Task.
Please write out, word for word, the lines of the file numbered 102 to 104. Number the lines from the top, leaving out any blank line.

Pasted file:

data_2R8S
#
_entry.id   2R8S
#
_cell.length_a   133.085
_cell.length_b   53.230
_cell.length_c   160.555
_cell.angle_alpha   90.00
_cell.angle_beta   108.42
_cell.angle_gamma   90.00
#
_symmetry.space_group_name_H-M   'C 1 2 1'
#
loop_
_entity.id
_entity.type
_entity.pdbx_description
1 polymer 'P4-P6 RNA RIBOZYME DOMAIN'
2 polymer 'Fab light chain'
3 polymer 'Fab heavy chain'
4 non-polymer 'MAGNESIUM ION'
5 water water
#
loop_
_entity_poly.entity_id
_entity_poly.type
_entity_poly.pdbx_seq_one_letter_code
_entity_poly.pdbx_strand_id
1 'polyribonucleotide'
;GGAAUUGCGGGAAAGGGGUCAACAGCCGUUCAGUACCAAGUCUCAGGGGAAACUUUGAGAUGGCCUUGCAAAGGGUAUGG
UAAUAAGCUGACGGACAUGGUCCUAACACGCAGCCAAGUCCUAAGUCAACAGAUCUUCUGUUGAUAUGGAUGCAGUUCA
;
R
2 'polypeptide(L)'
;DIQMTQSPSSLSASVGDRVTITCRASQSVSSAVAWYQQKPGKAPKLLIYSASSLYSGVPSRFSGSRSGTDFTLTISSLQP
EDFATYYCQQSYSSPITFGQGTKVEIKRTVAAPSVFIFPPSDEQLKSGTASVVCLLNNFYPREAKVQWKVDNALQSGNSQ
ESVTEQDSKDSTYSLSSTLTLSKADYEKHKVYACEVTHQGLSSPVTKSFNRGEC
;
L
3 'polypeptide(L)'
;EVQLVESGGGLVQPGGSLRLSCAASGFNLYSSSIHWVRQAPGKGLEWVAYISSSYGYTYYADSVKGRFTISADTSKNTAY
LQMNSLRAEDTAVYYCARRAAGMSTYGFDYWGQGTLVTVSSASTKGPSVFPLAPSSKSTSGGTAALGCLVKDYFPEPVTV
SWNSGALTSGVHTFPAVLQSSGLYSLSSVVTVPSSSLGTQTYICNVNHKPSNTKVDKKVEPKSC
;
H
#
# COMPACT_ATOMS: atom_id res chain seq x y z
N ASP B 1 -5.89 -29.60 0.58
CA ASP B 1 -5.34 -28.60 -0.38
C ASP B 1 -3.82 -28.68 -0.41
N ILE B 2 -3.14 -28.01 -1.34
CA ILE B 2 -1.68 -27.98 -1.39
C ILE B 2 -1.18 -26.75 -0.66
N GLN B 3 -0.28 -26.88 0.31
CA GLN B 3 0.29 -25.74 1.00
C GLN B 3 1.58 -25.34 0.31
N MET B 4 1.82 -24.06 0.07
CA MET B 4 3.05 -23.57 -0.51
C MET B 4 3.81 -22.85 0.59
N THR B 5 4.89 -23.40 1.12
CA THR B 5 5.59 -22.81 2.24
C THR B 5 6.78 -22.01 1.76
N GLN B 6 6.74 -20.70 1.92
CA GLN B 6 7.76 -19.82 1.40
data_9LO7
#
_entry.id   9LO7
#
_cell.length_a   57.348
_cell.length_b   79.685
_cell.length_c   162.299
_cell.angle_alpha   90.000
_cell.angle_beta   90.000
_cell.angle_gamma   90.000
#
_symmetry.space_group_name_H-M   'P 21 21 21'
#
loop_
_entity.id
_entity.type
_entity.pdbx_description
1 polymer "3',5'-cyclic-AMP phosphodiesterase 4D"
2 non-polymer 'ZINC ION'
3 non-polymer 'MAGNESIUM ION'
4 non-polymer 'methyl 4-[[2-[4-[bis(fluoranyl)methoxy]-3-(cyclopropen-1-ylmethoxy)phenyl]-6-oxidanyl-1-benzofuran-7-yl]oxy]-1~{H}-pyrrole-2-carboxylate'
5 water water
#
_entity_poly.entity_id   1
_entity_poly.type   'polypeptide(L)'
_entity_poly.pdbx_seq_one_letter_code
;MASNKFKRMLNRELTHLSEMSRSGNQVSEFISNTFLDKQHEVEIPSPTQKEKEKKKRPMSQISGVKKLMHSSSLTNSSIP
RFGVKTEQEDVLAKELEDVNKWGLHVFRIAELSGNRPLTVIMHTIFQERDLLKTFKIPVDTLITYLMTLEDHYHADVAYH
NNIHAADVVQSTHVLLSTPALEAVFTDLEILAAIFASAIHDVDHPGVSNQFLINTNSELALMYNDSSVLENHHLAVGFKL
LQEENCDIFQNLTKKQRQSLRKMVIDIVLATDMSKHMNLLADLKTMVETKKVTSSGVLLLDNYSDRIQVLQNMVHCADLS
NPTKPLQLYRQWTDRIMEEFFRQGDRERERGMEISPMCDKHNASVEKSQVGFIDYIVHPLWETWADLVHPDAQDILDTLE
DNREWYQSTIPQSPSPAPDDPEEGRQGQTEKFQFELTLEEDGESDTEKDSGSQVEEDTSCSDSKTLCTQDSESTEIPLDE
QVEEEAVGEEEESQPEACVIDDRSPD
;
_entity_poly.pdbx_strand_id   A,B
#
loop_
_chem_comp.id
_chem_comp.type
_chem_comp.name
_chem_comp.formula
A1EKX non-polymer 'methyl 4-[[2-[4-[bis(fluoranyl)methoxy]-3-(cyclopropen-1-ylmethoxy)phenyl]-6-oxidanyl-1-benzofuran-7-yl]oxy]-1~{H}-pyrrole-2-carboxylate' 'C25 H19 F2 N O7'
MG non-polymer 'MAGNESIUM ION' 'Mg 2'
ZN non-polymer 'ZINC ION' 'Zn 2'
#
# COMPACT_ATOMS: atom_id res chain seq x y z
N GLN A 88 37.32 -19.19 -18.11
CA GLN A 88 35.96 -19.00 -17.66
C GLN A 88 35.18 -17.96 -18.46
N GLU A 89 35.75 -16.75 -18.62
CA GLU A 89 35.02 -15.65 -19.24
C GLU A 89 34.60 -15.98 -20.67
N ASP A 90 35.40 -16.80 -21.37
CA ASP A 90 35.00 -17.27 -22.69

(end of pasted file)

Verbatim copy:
_chem_comp.id
_chem_comp.type
_chem_comp.name